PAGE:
Emptied Animal, his latest release is a beautiful sun-kissed dream, of gorgeous strings and amorphous psychedelic folk that seems to drift effortlessly from Phil Spector’ wall of sound to a kind of harmonic netherworld. It’s busy as hell, with sounds careering around wildly that seem to reference so much but exist firmly in Fritch’ unique world.

“I think there are some sounds (e.g.- the vintage synth clusters, cushy snare drum, and some big plate reverb wash) that could reference a late 60’s rock vibe. For this record I was in a place where I had grown quite tired of making film music and having the process of writing and recording be so rushed that they were essentially one in the same. I recorded various versions of these tunes over a 3 week period where I had some respite from my film work and really tried to take the time necessary to give these songs a sound world independent of my habitual recording practices and tendencies; to produce them as if I had no part in writing them.”

Removing yourself or your identity from the process seems a bold and thankless task, yet despite feeling like somewhat of a departure, an incredibly immense neo-folk all encompassing widescreen departure, it’s clear that Fritch is also exploring some of his varied musical interests.

“I’ve always liked Harry Nilsson and that avante-pop LA scene,” he reveals, “ it’s maybe a bit too sing-songy for me in a lot of ways, but with all it’s wild chromaticism and the crazy things they were doing with orchestration like putting banjo with pedal steel in with calypso steel drum bands, and strings was very colourful and quirky instrumentation. I’ll be listening to it and think “wait, nothing like this would be in pop music today.’ This was borderline top 40 radio, and is so completely different from top 40 now, which has become this smudge of uniformity. A three minute ten second turd.”

Over the years and over the albums Fritch’ relationship with his label Lost Tribe Sound, and in particular Ryan Keane has developed significantly to the point where they’re a valued part of Fritch’ musical process.

“He has developed into my tug of war partner,” laughs Fritch, “from the perspective he’ as anal about what he does as I am about my work. He’ an amazing visual artist, but I think that what he does best is that he thinks about the listener experience. If someone really loves music, Ryan really loves music and I really love music. Music is what I do for a living, but I love music. I live and breathe it. I get so excited when I hear a sound.”

“We’ve developed a comfort in our relationship where we can talk about the finer details. I just trust that if he picks up on something that I should pay attention to it. He is so exceeding generous with his time. That’s worth more than anything. It’s powerful stuff.”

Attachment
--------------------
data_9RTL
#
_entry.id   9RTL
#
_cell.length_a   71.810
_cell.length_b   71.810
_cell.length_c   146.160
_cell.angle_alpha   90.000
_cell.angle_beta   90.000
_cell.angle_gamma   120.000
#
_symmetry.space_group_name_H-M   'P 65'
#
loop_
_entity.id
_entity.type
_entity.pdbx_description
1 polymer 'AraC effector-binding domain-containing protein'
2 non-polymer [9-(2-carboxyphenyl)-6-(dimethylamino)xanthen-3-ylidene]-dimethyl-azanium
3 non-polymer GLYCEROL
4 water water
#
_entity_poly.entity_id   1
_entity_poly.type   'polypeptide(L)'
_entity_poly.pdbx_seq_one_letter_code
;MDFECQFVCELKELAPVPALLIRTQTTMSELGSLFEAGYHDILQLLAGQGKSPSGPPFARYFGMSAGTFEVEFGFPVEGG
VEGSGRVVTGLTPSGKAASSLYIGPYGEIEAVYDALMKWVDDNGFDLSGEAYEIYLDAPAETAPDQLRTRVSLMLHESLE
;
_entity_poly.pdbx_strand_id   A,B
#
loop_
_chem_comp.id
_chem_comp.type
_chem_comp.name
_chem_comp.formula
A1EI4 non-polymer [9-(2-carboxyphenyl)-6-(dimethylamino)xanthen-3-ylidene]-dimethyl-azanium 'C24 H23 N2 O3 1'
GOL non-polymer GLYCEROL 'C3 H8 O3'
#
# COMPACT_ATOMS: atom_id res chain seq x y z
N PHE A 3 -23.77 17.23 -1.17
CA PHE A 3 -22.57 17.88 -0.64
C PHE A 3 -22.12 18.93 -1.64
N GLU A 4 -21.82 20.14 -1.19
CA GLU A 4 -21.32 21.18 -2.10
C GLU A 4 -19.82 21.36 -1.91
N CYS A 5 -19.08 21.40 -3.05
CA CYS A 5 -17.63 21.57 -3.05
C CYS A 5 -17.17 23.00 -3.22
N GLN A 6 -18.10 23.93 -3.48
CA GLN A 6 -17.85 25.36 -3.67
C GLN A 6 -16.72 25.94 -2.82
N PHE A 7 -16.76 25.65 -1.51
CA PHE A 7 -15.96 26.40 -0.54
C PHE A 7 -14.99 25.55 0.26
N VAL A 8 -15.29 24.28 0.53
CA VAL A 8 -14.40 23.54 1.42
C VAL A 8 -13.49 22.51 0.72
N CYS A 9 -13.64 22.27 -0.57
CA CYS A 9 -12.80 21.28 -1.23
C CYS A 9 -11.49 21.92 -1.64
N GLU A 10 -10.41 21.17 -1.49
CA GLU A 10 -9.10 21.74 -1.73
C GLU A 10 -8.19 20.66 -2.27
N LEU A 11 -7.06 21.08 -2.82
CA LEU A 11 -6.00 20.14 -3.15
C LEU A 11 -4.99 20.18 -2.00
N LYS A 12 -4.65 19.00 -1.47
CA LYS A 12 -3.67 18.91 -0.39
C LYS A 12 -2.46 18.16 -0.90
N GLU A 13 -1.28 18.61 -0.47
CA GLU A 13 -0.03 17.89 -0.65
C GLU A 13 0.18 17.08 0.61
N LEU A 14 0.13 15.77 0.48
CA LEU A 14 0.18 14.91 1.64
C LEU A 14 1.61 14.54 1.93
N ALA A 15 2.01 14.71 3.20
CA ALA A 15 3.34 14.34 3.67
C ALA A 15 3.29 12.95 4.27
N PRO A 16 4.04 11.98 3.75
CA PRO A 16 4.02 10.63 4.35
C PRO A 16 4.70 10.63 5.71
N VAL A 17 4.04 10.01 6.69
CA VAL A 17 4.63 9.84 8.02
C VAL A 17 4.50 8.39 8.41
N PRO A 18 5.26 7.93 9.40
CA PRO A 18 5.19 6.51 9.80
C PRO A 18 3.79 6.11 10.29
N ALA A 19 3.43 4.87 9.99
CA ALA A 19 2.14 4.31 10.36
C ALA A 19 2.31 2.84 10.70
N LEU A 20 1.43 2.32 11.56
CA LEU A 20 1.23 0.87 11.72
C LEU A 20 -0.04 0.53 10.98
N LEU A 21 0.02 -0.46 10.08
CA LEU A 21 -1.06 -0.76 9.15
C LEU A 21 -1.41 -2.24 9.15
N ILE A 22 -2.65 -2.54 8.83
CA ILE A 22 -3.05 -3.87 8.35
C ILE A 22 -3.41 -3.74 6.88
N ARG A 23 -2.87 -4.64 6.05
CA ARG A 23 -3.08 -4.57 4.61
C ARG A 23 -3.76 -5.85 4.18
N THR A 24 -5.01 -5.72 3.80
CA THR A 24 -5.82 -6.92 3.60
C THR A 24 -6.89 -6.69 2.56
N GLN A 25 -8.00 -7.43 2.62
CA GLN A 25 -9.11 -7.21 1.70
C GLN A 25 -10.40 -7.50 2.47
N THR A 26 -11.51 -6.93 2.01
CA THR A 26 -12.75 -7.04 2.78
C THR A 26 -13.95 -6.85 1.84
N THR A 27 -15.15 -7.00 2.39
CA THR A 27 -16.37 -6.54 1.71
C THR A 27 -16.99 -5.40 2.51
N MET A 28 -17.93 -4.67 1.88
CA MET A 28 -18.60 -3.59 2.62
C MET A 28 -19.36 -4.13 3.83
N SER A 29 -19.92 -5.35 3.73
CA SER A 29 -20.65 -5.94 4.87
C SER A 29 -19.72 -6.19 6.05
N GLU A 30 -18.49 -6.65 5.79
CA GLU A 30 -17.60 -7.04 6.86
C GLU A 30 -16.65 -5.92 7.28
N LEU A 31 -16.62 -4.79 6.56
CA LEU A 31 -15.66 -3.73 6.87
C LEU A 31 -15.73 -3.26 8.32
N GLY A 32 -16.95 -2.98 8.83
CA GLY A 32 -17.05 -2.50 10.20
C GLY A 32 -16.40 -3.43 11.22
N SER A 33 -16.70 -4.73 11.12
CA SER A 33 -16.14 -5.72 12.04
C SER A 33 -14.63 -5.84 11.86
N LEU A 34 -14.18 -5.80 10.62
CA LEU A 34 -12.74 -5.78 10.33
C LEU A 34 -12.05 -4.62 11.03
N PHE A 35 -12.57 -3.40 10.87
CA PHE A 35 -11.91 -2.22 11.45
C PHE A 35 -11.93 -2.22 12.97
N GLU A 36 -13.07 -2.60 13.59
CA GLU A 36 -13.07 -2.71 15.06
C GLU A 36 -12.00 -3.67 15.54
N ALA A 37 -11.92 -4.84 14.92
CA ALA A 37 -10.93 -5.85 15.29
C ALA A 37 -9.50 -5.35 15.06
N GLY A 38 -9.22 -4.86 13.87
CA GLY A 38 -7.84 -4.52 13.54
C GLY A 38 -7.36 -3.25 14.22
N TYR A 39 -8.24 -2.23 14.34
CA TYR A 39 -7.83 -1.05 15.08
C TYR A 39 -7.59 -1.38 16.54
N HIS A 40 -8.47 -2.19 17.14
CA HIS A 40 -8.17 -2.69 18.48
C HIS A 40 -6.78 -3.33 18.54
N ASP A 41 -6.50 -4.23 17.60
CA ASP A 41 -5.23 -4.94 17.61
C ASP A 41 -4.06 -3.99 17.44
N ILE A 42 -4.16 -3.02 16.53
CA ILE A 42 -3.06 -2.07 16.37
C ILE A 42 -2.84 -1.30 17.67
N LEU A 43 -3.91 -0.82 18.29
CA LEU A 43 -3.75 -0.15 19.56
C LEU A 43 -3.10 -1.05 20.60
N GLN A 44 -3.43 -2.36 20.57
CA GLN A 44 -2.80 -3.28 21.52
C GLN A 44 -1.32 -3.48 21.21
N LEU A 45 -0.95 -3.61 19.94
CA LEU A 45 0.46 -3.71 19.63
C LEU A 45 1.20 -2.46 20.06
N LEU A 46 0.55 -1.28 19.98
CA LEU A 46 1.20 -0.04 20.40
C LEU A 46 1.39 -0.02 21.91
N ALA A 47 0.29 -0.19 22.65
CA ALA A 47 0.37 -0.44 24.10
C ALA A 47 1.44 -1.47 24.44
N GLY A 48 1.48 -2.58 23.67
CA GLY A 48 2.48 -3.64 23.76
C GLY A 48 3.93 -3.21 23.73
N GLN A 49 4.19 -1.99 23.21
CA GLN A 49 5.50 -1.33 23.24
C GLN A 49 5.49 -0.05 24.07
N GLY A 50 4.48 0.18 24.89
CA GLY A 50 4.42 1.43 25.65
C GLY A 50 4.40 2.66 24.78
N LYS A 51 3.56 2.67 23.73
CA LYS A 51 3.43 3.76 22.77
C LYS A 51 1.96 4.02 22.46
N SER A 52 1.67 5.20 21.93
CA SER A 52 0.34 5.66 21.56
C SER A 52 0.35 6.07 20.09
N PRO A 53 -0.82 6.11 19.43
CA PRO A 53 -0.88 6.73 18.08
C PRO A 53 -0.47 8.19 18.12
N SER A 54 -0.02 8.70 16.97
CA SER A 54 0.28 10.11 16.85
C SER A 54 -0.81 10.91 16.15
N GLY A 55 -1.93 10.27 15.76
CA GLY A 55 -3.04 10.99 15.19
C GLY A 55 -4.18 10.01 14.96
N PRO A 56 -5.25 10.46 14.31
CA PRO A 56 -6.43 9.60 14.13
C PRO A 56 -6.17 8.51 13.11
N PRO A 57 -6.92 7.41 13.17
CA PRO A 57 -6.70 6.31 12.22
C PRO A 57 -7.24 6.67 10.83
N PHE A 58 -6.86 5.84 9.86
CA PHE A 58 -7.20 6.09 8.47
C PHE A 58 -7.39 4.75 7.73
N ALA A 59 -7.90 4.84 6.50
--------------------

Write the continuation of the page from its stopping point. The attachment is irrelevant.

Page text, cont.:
Lost Tribe Sound are doing something quite special for Fritch’ upcoming releases, offering them as part of a subscription service, alongside a bunch of otherwise unreleased content which will include music, video and artwork generated during this incredibly fertile period for Fritch. It’s a strategy that is aimed at developing a personal relationship with the listener, who by purchasing the material are in effect financing the label and assisting them to create some of the stunning packaging that they have become renowned for.

Fritch, though, is continuing to work on material at a ridiculous pace, and his movement through genres and approaches continues to develop unabated, so who knows, by the time you read this he may have completed another three albums. It’s this relentless pace he sets for himself that makes it clear; for Fritch creating music is more than a desire, more than a need. It’s a quest.

“I don’ buy that whole notion that everything that can happen in music has happened. I hear something new every day,” he offers before reeling off some unexpected examples where he finds little moments of musical inspiration, from the likes of Dirty Projectors to Feist to Missa Luba. He could easily add his own work too.

The William Ryan Fritch subscription series can be found here.


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Bob is the features editor of Cyclic Defrost. He is also evil. You should not trust the opinions of evil people.